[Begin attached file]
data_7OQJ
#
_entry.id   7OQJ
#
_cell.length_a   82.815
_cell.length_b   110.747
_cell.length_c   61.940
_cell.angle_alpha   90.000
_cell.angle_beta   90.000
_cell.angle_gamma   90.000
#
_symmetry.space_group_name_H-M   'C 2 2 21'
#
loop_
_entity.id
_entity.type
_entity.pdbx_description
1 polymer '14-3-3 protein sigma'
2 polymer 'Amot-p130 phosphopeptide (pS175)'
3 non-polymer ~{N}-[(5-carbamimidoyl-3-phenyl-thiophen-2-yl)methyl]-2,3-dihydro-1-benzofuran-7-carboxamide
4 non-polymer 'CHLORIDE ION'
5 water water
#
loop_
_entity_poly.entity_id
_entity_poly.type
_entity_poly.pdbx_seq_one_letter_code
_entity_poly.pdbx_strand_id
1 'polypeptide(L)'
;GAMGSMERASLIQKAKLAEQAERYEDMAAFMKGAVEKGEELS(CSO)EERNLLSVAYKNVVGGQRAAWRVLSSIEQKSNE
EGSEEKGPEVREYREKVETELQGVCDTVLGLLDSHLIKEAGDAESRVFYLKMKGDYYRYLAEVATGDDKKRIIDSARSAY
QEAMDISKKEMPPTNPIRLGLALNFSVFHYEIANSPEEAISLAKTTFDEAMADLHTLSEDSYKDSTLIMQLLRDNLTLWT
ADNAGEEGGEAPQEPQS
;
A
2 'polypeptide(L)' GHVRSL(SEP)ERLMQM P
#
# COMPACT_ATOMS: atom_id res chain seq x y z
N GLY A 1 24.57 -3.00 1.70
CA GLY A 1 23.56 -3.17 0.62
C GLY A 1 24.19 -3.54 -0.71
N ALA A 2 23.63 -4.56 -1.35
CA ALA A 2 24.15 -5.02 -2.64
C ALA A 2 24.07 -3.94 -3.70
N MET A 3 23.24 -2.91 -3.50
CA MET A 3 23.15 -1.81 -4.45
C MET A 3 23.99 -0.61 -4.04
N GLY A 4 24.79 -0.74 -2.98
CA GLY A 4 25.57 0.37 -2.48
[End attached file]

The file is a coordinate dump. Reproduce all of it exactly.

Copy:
data_7OQJ
#
_entry.id   7OQJ
#
_cell.length_a   82.815
_cell.length_b   110.747
_cell.length_c   61.940
_cell.angle_alpha   90.000
_cell.angle_beta   90.000
_cell.angle_gamma   90.000
#
_symmetry.space_group_name_H-M   'C 2 2 21'
#
loop_
_entity.id
_entity.type
_entity.pdbx_description
1 polymer '14-3-3 protein sigma'
2 polymer 'Amot-p130 phosphopeptide (pS175)'
3 non-polymer ~{N}-[(5-carbamimidoyl-3-phenyl-thiophen-2-yl)methyl]-2,3-dihydro-1-benzofuran-7-carboxamide
4 non-polymer 'CHLORIDE ION'
5 water water
#
loop_
_entity_poly.entity_id
_entity_poly.type
_entity_poly.pdbx_seq_one_letter_code
_entity_poly.pdbx_strand_id
1 'polypeptide(L)'
;GAMGSMERASLIQKAKLAEQAERYEDMAAFMKGAVEKGEELS(CSO)EERNLLSVAYKNVVGGQRAAWRVLSSIEQKSNE
EGSEEKGPEVREYREKVETELQGVCDTVLGLLDSHLIKEAGDAESRVFYLKMKGDYYRYLAEVATGDDKKRIIDSARSAY
QEAMDISKKEMPPTNPIRLGLALNFSVFHYEIANSPEEAISLAKTTFDEAMADLHTLSEDSYKDSTLIMQLLRDNLTLWT
ADNAGEEGGEAPQEPQS
;
A
2 'polypeptide(L)' GHVRSL(SEP)ERLMQM P
#
# COMPACT_ATOMS: atom_id res chain seq x y z
N GLY A 1 24.57 -3.00 1.70
CA GLY A 1 23.56 -3.17 0.62
C GLY A 1 24.19 -3.54 -0.71
N ALA A 2 23.63 -4.56 -1.35
CA ALA A 2 24.15 -5.02 -2.64
C ALA A 2 24.07 -3.94 -3.70
N MET A 3 23.24 -2.91 -3.50
CA MET A 3 23.15 -1.81 -4.45
C MET A 3 23.99 -0.61 -4.04
N GLY A 4 24.79 -0.74 -2.98
CA GLY A 4 25.57 0.37 -2.48